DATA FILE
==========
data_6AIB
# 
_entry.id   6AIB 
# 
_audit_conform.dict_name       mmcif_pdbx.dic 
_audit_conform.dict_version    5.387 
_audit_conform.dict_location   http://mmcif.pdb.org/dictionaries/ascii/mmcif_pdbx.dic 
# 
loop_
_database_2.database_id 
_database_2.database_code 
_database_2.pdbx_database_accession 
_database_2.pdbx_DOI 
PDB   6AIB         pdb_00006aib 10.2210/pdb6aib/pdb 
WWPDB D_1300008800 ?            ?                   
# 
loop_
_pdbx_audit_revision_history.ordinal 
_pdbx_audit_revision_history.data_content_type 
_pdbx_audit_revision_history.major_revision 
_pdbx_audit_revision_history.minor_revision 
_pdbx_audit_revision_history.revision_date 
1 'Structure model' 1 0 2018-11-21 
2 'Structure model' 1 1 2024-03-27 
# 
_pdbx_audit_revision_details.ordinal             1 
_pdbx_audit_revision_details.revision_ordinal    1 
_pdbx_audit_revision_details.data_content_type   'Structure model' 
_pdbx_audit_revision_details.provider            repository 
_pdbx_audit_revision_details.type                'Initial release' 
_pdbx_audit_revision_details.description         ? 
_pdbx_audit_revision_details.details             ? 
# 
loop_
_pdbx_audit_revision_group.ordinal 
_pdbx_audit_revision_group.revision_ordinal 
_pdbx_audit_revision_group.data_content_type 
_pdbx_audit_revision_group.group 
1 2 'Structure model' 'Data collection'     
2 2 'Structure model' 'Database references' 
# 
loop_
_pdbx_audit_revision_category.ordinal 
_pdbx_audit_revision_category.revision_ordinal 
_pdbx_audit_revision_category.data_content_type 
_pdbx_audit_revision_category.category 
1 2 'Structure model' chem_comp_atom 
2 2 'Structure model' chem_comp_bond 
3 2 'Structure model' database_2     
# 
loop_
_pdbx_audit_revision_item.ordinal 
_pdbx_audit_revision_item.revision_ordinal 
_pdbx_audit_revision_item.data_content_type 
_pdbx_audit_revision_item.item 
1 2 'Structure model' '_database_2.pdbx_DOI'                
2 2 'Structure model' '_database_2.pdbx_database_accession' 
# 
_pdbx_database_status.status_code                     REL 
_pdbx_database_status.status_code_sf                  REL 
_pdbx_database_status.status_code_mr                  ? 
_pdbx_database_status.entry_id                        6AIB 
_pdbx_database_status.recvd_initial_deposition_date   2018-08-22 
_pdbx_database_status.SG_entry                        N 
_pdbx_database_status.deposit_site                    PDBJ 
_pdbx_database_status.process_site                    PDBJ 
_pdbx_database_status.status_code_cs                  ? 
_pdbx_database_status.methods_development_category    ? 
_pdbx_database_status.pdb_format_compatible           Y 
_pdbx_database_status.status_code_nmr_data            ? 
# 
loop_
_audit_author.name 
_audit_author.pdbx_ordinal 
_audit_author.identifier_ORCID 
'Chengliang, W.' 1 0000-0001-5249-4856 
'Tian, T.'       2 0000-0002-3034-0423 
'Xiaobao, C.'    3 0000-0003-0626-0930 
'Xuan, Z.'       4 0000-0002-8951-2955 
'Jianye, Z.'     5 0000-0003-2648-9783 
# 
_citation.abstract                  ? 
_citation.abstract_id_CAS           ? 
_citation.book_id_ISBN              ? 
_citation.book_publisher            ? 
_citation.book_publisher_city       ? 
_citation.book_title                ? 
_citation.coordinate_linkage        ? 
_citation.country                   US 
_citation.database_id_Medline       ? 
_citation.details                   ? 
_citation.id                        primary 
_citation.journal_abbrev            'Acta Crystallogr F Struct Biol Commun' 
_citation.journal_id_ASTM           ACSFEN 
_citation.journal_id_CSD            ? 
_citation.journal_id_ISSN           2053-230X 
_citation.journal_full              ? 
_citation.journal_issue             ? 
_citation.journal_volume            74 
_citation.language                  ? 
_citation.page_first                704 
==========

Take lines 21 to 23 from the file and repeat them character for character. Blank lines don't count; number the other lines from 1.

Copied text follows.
_pdbx_audit_revision_history.minor_revision 
_pdbx_audit_revision_history.revision_date 
1 'Structure model' 1 0 2018-11-21 